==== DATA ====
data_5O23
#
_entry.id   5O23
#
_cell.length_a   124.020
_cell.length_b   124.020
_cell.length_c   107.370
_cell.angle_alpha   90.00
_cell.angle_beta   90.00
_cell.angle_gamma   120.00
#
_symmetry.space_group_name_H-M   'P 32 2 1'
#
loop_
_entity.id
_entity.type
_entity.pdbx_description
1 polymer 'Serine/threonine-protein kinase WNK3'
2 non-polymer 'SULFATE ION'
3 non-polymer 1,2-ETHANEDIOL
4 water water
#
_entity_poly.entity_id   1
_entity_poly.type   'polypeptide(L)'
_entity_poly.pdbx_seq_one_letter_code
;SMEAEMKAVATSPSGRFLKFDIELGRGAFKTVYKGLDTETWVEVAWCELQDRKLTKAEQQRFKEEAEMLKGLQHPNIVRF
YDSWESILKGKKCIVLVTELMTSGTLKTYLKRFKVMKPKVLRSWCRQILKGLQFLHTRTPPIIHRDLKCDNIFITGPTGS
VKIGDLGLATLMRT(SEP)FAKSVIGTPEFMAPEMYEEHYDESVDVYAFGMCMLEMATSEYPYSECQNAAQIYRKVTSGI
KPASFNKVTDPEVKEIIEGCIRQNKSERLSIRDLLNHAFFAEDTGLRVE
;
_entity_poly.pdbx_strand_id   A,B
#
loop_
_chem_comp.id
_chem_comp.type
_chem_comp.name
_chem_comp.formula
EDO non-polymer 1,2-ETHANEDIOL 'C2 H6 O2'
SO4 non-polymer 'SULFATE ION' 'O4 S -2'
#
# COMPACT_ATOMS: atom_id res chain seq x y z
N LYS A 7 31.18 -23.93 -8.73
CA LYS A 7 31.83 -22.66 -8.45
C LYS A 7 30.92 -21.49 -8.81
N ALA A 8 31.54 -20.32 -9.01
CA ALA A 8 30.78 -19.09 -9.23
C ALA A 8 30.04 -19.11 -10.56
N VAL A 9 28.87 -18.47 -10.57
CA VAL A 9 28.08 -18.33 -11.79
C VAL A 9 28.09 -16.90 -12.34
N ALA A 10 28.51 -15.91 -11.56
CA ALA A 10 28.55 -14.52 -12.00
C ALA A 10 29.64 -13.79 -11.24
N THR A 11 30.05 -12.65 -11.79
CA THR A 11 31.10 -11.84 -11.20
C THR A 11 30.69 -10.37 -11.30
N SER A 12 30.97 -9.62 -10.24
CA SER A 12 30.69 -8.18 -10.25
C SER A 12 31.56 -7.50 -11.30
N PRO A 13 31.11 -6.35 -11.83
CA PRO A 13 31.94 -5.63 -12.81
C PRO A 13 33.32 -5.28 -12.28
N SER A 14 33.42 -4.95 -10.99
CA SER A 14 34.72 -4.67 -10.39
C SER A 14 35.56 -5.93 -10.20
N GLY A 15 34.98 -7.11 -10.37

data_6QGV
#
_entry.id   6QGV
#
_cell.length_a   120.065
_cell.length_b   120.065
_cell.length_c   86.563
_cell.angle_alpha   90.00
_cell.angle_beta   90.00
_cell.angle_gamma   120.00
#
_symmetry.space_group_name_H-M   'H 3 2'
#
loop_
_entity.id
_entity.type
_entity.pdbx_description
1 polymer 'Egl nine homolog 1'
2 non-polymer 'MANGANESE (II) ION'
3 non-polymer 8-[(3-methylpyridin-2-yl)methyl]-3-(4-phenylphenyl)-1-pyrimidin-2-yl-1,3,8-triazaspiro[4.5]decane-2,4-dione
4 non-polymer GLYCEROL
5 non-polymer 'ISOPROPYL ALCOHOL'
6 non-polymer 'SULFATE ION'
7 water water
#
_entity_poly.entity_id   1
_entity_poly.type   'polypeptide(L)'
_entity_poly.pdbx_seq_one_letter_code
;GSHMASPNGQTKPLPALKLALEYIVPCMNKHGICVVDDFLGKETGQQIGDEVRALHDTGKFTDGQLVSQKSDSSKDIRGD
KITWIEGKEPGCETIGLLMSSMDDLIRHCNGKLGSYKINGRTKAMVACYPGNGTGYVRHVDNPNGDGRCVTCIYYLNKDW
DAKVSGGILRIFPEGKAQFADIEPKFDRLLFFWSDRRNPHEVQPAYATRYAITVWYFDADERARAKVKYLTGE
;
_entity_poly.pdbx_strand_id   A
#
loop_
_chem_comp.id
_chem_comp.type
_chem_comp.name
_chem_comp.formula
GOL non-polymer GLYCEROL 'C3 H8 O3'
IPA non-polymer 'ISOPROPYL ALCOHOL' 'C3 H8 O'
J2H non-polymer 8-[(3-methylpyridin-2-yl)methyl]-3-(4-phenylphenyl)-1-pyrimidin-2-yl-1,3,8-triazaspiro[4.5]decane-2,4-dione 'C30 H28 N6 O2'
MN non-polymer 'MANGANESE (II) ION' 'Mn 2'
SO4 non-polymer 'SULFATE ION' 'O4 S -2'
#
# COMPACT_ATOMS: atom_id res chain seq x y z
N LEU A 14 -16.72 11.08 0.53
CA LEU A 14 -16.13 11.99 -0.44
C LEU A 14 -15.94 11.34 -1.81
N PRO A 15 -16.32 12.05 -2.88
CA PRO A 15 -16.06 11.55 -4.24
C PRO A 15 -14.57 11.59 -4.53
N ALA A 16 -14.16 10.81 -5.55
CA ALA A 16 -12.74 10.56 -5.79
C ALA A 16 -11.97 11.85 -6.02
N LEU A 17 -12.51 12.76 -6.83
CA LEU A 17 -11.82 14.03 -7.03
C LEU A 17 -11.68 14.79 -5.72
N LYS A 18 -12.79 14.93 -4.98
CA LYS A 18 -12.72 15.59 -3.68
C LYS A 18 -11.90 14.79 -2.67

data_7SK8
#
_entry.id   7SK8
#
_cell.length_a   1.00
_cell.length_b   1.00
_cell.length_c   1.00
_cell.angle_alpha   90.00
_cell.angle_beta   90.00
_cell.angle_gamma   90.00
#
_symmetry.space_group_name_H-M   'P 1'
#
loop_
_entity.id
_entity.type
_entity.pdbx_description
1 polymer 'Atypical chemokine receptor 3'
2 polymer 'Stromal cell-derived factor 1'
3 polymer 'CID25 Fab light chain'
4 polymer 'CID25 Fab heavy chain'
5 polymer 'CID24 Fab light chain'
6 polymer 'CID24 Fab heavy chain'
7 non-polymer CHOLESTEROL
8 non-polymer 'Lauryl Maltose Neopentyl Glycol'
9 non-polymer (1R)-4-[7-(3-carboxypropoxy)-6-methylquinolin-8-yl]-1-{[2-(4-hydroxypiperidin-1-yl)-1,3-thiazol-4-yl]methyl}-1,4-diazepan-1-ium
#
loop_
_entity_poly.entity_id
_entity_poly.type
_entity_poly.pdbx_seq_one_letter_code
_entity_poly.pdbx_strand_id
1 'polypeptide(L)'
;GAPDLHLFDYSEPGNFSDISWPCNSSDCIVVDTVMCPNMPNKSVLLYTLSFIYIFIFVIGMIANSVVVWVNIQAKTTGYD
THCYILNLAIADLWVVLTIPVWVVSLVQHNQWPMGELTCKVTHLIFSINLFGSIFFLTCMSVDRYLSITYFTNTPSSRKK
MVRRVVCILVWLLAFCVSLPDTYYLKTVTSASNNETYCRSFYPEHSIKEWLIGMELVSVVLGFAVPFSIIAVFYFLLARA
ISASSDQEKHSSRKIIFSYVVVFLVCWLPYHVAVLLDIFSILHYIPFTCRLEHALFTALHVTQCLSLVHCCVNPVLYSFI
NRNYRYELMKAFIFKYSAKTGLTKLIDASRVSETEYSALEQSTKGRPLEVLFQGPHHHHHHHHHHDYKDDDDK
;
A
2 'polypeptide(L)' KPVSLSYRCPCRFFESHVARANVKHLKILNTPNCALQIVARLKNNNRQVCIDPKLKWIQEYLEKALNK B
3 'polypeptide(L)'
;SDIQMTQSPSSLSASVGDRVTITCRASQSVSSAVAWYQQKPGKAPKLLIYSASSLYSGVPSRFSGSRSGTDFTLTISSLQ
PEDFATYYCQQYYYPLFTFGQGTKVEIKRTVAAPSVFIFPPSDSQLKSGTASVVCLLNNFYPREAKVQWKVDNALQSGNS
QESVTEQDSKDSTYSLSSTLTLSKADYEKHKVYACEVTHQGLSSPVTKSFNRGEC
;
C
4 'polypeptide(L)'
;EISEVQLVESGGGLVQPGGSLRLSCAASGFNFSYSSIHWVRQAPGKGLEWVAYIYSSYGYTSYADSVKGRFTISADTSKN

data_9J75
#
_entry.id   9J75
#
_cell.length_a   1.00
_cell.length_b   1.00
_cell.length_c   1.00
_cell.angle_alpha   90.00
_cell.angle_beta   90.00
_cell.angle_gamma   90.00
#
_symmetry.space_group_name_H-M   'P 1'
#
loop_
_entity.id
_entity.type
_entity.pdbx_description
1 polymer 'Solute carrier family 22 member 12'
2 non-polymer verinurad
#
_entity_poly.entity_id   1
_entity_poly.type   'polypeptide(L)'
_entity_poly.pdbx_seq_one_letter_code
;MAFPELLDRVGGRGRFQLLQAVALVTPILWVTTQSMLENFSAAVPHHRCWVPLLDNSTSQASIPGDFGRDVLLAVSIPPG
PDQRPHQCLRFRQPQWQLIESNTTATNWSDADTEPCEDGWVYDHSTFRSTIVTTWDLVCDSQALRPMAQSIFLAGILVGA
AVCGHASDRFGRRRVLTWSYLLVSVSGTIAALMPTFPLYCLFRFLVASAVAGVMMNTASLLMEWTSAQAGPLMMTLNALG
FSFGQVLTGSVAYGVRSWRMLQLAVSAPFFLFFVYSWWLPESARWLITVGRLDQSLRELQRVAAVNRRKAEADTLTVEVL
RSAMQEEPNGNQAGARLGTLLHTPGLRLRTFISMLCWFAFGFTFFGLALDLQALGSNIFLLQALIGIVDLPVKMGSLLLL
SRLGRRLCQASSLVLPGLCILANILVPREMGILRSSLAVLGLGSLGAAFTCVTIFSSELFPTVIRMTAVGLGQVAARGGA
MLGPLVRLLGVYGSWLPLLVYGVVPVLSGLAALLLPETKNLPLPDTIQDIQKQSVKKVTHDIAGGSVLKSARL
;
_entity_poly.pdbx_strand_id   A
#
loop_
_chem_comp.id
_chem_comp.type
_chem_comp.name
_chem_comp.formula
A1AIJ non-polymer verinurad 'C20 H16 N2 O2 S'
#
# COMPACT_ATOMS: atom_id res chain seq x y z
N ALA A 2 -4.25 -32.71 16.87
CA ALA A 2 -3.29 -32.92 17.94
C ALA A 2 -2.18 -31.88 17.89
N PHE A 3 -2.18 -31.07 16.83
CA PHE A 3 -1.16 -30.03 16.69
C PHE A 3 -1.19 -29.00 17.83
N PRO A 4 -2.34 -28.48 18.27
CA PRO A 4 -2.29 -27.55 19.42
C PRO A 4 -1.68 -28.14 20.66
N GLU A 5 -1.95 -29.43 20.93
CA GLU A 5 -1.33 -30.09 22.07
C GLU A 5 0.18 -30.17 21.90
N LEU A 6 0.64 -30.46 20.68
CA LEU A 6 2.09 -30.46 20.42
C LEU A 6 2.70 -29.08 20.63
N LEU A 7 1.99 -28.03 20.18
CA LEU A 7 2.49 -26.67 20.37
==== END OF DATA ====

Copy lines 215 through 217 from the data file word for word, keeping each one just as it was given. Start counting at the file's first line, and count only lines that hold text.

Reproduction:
A1AIJ non-polymer verinurad 'C20 H16 N2 O2 S'
#
# COMPACT_ATOMS: atom_id res chain seq x y z